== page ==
How regular breaks can increase productivity
Perhaps the biggest question in creativity is, ‘What do you do when you’re stuck?’ In interviewing Andrew Reich, one of the head writers and executive producers of hit TV sitcom Friends, I discovered that there are a number of techniques in leading the creative process that can be generalised and applied to any function or industry. One of the techniques that emerged repeatedly was to embrace taking breaks and changing one’s environment.
Sometimes the solution is not to encourage a different answer but spark a different mood or energy in the room. In Japanese gardens, if you walk from one area to the next, the garden might suddenly look and feel entirely different, which in Japanese is loosely translated as ‘change feeling.’ If you walked into the writers’ room of hit TV sitcom Friends, so often what they’d be doing would not look as if they were working.
They’d be tossing a ball around, playing some stupid game, or just talking about something that seemed totally off-subject. But very often they would do that for a while, and then someone would ask, ‘Wait a minute. Is there a story in this?’ So often, appearing as if they were wasting time would lead to ‘Wait, there is something here!’ There were times when the room would just get really quiet. Everyone was stuck. So how do you get unstuck? Andrew Reich understood that sometimes the group just needed to blow off steam, or be shocked awake, or laugh, or indeed just ‘change feeling.’
If the next level of unsticking a group is to change mood, Andrew also returned to his origins of creative writing and would take a group into a completely different environment. He relates, ‘I’ve taken teams of about four people on a walk, going back to my earliest writing experiences, maybe not with twelve people because that becomes a parade rather than a walk, and you end up having a bunch of separate conversations. But after sitting for a long time and suddenly you’re out in the fresh air and moving, that alone shakes things up.
Or completely the opposite – a nap! I’m a big believer in napping for refreshing the brain. Sometimes you have to get out of the room when you’re hitting a wall. It's also about keeping perspective to relieve the pressure I may be putting on myself. It’s just a television show. Sometimes it starts to feel so weighty and serious, I have to step back and let go of whatever attachment of the moment I’m obsessing about. I also don’t want to apply too much process in the writers’ room, particularly early in the brainstorming or gestating of ideas. Structure comes later. First, we have an interesting idea or dilemma proposed. Then we ask how we fit that into a structure that makes it satisfying.’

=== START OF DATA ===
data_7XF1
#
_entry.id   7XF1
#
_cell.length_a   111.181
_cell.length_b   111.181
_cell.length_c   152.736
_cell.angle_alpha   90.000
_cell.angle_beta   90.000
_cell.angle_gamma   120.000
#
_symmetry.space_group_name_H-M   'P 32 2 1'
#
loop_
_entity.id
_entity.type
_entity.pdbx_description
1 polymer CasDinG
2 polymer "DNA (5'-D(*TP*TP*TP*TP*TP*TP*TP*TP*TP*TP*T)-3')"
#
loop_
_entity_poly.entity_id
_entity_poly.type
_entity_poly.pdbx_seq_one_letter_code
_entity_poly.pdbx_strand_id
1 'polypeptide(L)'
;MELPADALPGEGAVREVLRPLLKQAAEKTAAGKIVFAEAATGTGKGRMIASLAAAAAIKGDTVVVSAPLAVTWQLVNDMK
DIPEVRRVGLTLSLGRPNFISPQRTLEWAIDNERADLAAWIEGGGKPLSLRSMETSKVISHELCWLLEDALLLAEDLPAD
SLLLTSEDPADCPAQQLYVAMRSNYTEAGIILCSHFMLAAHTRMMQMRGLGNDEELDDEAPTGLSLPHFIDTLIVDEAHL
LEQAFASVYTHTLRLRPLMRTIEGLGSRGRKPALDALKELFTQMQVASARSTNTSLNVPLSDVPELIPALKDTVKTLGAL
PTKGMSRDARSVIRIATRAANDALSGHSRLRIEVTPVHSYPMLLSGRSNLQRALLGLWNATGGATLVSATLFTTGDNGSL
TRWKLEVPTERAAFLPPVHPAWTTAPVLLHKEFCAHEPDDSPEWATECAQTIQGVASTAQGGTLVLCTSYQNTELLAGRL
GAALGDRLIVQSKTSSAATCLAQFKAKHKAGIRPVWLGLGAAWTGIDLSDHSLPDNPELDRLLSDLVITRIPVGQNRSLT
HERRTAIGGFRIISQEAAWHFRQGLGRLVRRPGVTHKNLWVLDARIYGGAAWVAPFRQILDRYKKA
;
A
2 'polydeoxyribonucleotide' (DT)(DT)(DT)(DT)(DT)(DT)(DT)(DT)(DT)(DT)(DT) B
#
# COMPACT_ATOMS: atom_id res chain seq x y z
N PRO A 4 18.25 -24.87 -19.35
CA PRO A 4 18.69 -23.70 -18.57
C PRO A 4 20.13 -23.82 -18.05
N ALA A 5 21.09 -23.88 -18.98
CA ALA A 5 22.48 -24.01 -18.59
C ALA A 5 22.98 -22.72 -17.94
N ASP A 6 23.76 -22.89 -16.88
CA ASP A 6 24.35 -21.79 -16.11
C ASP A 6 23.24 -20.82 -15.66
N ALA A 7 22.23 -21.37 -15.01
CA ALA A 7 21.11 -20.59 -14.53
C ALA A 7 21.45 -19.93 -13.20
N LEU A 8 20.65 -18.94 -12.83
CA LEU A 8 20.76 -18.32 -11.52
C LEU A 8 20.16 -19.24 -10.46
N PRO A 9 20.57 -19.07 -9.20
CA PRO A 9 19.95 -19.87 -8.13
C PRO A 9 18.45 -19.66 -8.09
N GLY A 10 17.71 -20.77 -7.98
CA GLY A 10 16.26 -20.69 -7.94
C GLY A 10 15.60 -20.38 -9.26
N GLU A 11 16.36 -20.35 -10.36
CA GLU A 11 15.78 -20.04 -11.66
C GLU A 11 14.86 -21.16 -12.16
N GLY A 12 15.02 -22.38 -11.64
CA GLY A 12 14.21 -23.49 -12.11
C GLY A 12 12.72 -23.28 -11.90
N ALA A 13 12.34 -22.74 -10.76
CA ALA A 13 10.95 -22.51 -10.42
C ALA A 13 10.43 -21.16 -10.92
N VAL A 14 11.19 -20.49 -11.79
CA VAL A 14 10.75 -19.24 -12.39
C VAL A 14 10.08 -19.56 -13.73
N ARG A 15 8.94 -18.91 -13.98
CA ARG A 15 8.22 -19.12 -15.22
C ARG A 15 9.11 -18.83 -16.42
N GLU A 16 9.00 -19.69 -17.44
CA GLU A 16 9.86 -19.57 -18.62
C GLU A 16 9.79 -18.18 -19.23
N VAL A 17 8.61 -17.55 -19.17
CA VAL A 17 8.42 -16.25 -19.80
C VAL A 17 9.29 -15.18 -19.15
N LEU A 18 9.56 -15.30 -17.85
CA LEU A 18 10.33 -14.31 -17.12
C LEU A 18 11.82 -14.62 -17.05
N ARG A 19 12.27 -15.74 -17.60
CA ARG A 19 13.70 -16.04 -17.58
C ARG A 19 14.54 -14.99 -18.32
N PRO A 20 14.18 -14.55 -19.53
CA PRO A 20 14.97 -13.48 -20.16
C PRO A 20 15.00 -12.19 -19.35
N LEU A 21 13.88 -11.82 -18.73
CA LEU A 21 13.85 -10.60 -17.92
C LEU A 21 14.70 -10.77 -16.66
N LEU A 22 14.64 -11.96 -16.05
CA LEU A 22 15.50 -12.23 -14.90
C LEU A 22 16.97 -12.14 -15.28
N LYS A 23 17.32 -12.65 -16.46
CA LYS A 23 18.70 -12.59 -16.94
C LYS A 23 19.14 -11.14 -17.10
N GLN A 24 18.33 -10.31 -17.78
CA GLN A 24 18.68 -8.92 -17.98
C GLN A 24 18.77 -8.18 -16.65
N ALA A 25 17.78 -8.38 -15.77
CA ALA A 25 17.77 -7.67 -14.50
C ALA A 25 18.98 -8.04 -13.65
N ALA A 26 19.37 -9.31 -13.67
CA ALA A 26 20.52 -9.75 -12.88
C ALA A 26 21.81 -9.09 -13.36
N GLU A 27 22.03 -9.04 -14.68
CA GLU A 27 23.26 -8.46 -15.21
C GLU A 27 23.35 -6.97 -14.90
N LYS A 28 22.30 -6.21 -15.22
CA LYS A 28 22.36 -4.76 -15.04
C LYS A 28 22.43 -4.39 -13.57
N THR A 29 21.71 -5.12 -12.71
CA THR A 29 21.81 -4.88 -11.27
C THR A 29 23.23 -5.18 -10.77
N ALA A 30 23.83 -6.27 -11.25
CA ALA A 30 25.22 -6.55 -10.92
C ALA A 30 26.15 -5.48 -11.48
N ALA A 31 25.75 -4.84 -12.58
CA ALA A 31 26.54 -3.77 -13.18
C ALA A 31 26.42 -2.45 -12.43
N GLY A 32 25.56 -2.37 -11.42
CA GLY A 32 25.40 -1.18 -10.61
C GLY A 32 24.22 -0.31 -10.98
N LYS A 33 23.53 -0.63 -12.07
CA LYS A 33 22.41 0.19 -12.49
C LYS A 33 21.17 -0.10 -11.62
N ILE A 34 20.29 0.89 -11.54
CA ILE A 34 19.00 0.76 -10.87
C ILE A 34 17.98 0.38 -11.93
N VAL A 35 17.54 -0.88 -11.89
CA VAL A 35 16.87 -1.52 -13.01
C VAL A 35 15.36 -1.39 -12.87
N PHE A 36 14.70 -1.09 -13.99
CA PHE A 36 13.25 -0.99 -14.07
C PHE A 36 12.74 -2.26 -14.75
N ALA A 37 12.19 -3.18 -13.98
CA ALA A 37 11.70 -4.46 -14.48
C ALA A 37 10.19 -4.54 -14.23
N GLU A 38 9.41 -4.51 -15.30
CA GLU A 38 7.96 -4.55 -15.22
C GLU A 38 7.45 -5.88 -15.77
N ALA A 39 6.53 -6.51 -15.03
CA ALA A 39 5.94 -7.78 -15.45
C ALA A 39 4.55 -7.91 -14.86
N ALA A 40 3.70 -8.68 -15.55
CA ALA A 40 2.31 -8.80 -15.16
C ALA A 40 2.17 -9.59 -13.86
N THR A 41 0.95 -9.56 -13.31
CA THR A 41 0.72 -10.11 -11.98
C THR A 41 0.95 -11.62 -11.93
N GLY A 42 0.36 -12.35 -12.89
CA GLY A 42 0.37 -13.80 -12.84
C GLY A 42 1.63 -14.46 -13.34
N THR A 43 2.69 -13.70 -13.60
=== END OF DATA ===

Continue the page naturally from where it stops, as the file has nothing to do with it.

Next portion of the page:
Working harder doesn’t always produce better results, but creating or recreating the conditions or environment for inspiration does. There is an urban myth that renowned TV writer and show runner Aaron Sorkin of hits like The West Wing would take five showers a day because he comes up with so many great ideas there. If you think, ‘I have to think of a great idea for a show,’ you’re just not going to.
The best ideas really often do suddenly appear – a force outside of yourself. So how do you put yourself in a position to be receptive to those things? How do you relax because it will never happen if you’re looking at your phone and doom scrolling? Andrew finds it may happen on a walk, being in nature, a beach, a forest, and of course in the shower. You do relax there to the point where you realise, ‘I was clenching and working so hard, but as soon as I relaxed, ding! There’s the solution.’ You cannot ‘hard work’ yourself into creativity.
Once you have an idea and an outline, then you can work hard. But at the inspiration point of the process, there’s no forcing that. You just have to trust the process, yourself and the environment that help you get there.